From a distance, a blooming fernbush (Chamaebatiaria millefolium) resembles a lovely white lilac bush, but no lilac would be in bloom at this time of year. Growing to seven feet high and wide, these shapely shrubs are covered in upright sprays of showy white flowers from June through August. Individual blossoms are reminiscent of single roses, and attract bees and butterflies. Come autumn, the flowers are replaced by russet seed heads.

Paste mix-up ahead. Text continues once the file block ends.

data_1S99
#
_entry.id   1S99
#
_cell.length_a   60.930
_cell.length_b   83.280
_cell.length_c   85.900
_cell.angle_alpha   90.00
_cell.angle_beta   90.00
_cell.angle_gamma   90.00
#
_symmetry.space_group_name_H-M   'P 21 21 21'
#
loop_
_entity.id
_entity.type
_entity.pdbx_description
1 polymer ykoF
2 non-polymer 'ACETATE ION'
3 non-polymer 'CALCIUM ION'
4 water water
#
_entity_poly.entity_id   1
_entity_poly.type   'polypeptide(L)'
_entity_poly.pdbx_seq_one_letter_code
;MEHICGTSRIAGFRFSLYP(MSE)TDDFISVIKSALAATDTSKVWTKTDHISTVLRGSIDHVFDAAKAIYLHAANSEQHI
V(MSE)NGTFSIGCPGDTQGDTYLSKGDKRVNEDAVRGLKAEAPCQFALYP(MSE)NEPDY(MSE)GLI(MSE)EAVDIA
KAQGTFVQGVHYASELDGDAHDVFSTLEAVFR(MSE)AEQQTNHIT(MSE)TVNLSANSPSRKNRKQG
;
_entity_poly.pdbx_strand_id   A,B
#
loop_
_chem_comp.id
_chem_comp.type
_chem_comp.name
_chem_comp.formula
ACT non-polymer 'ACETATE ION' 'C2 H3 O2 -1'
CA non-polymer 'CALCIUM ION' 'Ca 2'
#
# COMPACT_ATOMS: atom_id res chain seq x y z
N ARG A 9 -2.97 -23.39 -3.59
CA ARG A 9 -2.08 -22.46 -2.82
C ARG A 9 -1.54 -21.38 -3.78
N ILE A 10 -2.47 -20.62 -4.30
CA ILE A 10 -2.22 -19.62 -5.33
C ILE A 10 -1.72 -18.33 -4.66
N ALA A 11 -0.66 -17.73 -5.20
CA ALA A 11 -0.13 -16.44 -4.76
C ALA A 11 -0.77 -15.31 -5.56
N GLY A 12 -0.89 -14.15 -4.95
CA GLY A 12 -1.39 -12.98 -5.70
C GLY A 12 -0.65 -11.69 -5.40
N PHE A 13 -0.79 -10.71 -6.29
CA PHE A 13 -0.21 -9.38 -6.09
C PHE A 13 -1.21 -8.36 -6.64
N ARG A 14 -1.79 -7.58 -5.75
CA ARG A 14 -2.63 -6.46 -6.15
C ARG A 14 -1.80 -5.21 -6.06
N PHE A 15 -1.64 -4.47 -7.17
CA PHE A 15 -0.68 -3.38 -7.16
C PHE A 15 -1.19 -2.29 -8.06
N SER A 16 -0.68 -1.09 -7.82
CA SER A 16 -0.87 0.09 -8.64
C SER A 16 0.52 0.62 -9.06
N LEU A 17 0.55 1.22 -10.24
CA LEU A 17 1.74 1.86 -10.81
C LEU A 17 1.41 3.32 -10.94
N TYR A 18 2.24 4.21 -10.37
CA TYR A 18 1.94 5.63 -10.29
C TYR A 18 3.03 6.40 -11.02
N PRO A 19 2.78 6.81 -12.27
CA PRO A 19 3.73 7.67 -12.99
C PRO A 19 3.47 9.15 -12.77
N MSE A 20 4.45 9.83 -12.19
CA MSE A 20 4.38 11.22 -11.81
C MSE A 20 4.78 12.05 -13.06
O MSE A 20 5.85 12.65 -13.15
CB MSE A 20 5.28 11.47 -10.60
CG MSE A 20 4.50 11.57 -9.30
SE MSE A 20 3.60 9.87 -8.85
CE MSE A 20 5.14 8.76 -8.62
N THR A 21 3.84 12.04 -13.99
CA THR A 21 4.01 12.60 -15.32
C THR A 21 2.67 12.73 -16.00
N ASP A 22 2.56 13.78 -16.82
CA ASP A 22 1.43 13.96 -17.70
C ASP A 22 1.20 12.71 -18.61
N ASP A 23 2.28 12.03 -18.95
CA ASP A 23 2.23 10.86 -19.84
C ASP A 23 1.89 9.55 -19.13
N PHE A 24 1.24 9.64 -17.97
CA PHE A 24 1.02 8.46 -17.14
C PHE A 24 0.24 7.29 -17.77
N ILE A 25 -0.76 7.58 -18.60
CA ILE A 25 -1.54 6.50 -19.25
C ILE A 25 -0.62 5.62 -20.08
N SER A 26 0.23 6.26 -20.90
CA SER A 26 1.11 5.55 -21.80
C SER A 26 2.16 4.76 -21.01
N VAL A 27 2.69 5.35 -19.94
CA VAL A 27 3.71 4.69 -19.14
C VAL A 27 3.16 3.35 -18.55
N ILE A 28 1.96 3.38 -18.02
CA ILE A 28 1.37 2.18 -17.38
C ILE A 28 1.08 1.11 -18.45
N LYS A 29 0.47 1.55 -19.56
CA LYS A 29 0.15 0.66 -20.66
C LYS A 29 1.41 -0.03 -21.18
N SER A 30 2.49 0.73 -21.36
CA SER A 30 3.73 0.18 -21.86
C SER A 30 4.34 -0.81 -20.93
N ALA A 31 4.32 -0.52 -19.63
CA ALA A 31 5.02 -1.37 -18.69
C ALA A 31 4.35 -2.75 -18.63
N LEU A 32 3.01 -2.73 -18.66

A closer inspection reveals reddish peeling bark and the aromatic, finely dissected leaves that give Fernbush its common name. Even in our cold climate, these leaves stay on the bush for most of the year; branches are bare for a mere three to four months each winter. Fall foliage is an attractive copper color.